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Editorial: Japan should support ASEAN’s diplomatic pressure on Myanmar military

  • October 27, 2021
  • , The Mainichi
  • English Press

The Association of Southeast Asian Nations (ASEAN) is increasing diplomatic pressure on the Myanmar military, known as the Tatmadaw. The group did not invite Myanmar general and junta leader Min Aung Hlaing to an online summit meeting starting on Oct. 26.

 

The Myanmar military, which launched a coup in the country in February, has violated the peaceful crisis solutions it agreed with ASEAN. Given the junta’s uncompromising behavior, the measures taken by ASEAN appear appropriate.

 

At the ASEAN Leaders’ Meeting held six months ago, several points of agreement were reached on Myanmar, including that special envoys and delegations would be dispatched to the country, the immediate cessation of violence, and constructive dialogue among all parties. Min Aung Hlaing attended the meeting, and agreed to the terms.

 

Despite this, the military has continued to attempt to make its control a fait accompli by announcing that Min Aung Hlaing has been appointed as acting prime minister, among other moves. It has also not allowed envoys to meet with Aung San Suu Kyi and other democratic figures.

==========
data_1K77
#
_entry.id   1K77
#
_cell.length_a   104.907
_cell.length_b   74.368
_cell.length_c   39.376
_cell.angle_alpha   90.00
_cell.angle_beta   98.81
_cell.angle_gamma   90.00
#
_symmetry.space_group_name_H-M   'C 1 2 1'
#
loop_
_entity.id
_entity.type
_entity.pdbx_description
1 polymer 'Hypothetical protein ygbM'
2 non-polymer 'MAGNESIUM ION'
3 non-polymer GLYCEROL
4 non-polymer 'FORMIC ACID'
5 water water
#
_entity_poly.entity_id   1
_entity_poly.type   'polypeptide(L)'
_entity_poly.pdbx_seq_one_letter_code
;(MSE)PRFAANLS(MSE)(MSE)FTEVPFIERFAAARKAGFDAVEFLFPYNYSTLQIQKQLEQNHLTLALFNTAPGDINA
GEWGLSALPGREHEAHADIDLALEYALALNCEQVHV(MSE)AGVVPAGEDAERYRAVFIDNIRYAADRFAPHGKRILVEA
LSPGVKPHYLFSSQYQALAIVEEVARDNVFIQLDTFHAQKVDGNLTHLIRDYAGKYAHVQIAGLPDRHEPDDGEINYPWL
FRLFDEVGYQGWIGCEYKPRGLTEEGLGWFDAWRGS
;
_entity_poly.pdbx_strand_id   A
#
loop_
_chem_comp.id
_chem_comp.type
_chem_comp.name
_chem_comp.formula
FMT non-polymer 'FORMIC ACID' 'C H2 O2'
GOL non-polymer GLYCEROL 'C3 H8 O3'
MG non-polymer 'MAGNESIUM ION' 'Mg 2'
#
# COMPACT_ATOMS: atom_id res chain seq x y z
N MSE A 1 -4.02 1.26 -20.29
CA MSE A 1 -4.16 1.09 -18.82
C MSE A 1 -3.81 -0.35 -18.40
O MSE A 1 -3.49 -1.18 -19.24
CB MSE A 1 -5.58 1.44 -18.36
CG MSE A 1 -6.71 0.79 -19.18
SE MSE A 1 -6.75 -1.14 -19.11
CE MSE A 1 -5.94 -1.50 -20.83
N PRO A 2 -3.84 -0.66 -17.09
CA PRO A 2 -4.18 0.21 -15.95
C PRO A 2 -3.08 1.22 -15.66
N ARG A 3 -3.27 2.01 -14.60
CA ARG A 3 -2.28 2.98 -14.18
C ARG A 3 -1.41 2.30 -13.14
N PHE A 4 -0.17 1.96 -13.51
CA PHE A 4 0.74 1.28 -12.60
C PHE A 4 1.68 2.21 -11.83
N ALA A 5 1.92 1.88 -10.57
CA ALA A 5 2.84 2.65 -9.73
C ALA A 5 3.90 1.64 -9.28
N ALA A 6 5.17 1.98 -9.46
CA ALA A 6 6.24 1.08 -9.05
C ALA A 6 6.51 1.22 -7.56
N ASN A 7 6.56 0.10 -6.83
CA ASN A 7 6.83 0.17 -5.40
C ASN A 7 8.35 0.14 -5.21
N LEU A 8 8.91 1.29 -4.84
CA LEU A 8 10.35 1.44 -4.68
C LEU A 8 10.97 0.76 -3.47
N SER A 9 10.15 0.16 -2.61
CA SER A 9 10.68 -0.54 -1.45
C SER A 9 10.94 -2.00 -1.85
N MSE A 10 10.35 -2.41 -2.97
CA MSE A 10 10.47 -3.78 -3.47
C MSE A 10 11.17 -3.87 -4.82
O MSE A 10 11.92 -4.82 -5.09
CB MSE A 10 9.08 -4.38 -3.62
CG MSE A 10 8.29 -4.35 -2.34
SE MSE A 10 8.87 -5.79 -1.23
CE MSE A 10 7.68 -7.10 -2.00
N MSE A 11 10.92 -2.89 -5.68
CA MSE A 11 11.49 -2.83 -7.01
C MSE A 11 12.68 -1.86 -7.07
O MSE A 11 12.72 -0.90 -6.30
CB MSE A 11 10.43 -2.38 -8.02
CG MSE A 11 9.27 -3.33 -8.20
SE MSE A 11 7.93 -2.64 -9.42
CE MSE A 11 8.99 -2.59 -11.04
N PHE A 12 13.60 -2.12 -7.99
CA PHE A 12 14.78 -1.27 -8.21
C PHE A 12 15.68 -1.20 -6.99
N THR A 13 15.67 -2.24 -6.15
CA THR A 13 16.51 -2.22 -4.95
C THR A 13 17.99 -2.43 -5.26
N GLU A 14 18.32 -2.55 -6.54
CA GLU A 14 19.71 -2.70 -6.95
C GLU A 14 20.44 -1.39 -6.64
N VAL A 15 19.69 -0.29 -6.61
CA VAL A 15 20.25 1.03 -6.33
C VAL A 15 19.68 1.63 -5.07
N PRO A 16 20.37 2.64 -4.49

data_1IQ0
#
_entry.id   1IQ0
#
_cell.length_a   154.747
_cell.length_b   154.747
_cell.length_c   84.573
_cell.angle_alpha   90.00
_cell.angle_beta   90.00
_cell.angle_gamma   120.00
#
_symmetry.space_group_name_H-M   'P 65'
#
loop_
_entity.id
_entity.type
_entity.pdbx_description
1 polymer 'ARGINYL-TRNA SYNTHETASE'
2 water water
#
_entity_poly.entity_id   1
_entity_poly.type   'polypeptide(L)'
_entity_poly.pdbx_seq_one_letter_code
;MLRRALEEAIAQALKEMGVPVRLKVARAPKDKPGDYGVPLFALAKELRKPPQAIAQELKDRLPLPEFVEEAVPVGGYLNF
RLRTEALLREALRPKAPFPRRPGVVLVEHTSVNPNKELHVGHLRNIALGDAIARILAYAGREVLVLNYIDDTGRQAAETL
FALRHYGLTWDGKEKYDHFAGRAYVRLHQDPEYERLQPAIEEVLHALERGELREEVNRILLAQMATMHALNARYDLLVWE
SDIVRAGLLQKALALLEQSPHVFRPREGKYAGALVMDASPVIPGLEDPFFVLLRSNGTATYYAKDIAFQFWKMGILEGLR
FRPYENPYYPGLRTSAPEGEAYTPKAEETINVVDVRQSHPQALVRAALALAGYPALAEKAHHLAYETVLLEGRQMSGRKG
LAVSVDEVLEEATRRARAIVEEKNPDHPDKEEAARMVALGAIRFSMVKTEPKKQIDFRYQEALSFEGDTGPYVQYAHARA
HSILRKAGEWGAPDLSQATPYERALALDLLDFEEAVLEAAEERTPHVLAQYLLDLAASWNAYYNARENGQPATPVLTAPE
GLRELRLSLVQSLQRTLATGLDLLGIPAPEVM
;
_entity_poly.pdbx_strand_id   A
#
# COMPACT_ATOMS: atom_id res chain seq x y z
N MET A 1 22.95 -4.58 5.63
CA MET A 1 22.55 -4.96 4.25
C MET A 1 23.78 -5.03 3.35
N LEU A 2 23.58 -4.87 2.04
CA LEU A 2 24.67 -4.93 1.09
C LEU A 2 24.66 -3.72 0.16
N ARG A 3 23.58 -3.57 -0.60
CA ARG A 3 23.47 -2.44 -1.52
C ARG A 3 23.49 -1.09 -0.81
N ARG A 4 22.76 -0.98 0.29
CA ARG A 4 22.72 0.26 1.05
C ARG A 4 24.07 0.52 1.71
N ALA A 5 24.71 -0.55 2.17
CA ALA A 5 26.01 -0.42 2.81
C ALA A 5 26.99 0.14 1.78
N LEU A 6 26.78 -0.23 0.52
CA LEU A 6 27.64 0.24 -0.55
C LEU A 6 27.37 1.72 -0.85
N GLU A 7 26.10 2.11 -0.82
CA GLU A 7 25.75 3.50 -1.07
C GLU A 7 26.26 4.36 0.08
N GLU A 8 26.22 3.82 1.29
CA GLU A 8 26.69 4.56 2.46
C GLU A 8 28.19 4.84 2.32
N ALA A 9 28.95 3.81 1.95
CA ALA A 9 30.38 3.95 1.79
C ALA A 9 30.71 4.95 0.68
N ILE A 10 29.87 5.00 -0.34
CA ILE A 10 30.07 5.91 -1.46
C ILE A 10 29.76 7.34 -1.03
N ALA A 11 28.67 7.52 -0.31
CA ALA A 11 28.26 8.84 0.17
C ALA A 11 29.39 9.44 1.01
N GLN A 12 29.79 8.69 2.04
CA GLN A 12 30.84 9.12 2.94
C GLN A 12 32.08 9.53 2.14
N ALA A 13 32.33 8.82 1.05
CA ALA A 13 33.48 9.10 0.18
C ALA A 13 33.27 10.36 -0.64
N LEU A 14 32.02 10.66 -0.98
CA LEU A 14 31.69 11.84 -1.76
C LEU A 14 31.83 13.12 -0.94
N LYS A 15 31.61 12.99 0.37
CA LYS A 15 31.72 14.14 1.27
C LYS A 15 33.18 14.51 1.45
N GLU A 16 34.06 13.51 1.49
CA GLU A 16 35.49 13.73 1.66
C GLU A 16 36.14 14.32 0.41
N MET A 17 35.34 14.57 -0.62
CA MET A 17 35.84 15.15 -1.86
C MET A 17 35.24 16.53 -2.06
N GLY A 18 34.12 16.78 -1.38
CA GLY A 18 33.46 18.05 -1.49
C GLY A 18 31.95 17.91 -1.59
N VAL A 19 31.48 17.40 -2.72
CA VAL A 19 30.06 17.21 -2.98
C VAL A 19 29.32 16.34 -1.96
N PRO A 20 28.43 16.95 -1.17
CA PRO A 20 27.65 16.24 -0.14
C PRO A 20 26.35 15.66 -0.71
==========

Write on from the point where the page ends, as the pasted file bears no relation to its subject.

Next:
For ASEAN, which maintains principles of unanimity and non-interventionism, the measures it has taken are irregular. It shows their sense of concern for Myanmar’s unpredictable state.

 

Oppression by the military junta continues, and a human rights group says civilian casualties have risen to around 1,200. Prices for food, gasoline and other products have skyrocketed, and some 3 million people reportedly need humanitarian aid.

 

At the United Nations, Russia and China — who have placed importance on their relationship with the Myanmar military — have remained passive. The U.N. hasn’t even been able to adopt a resolution banning weapons exports to the country. That ASEAN has taken a firm stance against the Myanmar military amid these circumstances is praiseworthy.

 

Nine countries and regions including the U.S., U.K. and South Korea have released a joint statement in support of the Special Envoy of the ASEAN Chair on Myanmar, and calling for the release of people unjustly detained.

 

Japan did not contribute its voice to the statement. The Japanese Foreign Ministry, which has previously emphasized it has a unique one-to-one relationship with the Myanmar military, said it did not do so because it wishes to “observe movements within ASEAN.” But in its response so far, what stands out is consideration for the Myanmar military.

 

Ahead of the leaders’ meeting, the Myanmar military announced it will release some 5,600 civilians and others detained after the coup. But Suu Kyi and some others are still not free. There are concerns of a more violent collision with supporters of democracy.

 

The Japanese government cannot silently approve the Myanmar military’s unlawful acts. Japan should join international action to support ASEAN’s efforts.

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